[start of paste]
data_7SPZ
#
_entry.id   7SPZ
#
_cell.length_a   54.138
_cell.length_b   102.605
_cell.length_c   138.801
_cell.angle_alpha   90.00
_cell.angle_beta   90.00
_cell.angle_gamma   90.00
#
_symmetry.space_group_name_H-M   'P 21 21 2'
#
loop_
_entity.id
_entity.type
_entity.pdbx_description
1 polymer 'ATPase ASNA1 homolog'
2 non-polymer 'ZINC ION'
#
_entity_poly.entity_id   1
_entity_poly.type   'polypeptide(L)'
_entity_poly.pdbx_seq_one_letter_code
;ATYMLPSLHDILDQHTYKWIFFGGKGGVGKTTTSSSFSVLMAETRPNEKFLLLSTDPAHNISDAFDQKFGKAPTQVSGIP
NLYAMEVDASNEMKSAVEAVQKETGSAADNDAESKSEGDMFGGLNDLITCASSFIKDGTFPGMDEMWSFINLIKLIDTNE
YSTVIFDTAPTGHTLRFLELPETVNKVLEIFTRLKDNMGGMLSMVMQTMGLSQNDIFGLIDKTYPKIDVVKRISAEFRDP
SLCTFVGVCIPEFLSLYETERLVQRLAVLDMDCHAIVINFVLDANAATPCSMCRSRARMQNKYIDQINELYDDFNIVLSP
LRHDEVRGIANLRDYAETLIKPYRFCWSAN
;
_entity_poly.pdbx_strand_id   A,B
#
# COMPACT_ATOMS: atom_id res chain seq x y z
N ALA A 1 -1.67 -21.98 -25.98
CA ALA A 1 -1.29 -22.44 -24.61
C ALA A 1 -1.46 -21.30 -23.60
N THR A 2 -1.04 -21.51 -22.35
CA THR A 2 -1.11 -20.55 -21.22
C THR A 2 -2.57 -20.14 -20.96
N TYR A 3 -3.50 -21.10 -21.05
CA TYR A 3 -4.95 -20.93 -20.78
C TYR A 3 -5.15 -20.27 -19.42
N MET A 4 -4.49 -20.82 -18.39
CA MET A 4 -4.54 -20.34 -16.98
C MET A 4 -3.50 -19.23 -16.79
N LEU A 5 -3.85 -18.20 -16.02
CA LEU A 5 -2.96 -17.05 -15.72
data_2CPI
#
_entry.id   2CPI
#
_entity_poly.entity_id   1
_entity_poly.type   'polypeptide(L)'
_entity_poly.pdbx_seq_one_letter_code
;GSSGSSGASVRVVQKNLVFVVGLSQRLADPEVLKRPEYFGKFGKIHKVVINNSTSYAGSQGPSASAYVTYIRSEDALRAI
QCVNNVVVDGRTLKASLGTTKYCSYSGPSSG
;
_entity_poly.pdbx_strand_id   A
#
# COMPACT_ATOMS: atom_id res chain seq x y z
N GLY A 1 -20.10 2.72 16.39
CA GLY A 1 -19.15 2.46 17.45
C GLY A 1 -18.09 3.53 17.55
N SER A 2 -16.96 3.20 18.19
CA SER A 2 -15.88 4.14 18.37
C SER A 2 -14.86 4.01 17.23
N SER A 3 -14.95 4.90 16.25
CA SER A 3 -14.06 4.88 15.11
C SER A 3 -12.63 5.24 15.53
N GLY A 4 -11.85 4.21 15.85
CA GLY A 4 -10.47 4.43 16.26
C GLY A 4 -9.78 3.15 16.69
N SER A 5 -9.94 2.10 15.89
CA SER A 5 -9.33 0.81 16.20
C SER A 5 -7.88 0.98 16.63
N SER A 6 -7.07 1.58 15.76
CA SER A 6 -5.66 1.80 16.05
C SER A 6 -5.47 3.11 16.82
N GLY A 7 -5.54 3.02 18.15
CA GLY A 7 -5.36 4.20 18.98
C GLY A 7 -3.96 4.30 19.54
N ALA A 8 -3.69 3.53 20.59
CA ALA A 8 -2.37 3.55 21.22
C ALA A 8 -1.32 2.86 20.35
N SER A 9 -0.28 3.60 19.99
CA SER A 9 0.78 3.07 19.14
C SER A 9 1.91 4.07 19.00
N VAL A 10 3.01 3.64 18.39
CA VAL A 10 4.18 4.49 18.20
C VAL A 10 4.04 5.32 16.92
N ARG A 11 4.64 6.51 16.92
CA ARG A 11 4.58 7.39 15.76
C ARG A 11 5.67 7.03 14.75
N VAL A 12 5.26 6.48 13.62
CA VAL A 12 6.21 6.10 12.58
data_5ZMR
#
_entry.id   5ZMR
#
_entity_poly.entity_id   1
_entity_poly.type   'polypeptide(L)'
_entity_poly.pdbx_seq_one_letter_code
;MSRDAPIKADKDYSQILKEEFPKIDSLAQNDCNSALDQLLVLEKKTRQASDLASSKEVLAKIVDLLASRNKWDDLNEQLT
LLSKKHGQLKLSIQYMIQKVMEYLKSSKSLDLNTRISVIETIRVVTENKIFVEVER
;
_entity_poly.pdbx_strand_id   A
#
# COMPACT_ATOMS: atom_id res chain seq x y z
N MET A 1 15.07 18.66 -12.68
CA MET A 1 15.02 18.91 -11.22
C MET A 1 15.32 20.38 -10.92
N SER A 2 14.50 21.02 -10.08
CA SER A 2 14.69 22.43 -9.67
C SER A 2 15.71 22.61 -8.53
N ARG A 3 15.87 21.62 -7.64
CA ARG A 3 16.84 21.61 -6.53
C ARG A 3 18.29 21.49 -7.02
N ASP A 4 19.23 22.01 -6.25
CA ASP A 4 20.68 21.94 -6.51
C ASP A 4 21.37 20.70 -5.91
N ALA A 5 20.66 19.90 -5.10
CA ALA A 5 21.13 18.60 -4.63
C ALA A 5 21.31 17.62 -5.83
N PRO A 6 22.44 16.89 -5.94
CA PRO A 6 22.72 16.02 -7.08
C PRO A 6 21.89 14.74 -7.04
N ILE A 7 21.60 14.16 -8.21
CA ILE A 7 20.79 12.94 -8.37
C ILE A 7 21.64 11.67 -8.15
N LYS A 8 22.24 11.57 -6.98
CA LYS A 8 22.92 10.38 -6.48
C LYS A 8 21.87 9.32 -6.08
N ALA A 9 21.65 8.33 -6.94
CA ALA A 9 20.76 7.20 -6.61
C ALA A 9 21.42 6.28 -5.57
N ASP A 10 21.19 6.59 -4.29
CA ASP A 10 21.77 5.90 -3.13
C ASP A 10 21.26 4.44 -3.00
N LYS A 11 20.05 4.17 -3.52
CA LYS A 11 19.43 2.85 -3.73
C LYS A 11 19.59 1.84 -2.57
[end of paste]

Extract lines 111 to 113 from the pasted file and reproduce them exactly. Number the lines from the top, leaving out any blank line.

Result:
N SER A 2 14.50 21.02 -10.08
CA SER A 2 14.69 22.43 -9.67
C SER A 2 15.71 22.61 -8.53